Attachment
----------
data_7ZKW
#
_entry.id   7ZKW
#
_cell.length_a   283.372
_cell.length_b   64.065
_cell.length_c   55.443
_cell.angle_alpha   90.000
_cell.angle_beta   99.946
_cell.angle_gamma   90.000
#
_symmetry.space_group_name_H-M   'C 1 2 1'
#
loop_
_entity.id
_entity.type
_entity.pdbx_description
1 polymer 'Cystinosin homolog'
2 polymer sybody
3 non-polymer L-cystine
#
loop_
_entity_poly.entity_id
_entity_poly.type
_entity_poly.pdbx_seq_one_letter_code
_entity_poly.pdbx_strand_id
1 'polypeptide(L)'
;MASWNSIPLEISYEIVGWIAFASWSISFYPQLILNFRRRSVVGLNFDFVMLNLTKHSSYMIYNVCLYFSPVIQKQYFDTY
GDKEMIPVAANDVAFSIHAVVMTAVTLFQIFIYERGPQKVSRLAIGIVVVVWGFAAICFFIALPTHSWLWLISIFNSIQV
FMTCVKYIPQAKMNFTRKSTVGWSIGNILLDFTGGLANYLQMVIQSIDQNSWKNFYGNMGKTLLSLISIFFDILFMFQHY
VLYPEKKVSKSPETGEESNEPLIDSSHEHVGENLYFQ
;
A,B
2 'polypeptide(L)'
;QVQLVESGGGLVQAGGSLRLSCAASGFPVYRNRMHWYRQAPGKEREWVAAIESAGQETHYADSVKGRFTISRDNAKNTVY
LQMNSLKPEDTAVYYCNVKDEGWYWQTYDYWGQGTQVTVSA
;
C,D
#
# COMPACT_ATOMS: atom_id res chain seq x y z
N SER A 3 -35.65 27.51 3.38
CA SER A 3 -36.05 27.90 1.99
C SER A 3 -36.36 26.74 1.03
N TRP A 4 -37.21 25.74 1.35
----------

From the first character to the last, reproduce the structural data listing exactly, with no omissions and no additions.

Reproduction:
data_7ZKW
#
_entry.id   7ZKW
#
_cell.length_a   283.372
_cell.length_b   64.065
_cell.length_c   55.443
_cell.angle_alpha   90.000
_cell.angle_beta   99.946
_cell.angle_gamma   90.000
#
_symmetry.space_group_name_H-M   'C 1 2 1'
#
loop_
_entity.id
_entity.type
_entity.pdbx_description
1 polymer 'Cystinosin homolog'
2 polymer sybody
3 non-polymer L-cystine
#
loop_
_entity_poly.entity_id
_entity_poly.type
_entity_poly.pdbx_seq_one_letter_code
_entity_poly.pdbx_strand_id
1 'polypeptide(L)'
;MASWNSIPLEISYEIVGWIAFASWSISFYPQLILNFRRRSVVGLNFDFVMLNLTKHSSYMIYNVCLYFSPVIQKQYFDTY
GDKEMIPVAANDVAFSIHAVVMTAVTLFQIFIYERGPQKVSRLAIGIVVVVWGFAAICFFIALPTHSWLWLISIFNSIQV
FMTCVKYIPQAKMNFTRKSTVGWSIGNILLDFTGGLANYLQMVIQSIDQNSWKNFYGNMGKTLLSLISIFFDILFMFQHY
VLYPEKKVSKSPETGEESNEPLIDSSHEHVGENLYFQ
;
A,B
2 'polypeptide(L)'
;QVQLVESGGGLVQAGGSLRLSCAASGFPVYRNRMHWYRQAPGKEREWVAAIESAGQETHYADSVKGRFTISRDNAKNTVY
LQMNSLKPEDTAVYYCNVKDEGWYWQTYDYWGQGTQVTVSA
;
C,D
#
# COMPACT_ATOMS: atom_id res chain seq x y z
N SER A 3 -35.65 27.51 3.38
CA SER A 3 -36.05 27.90 1.99
C SER A 3 -36.36 26.74 1.03
N TRP A 4 -37.21 25.74 1.35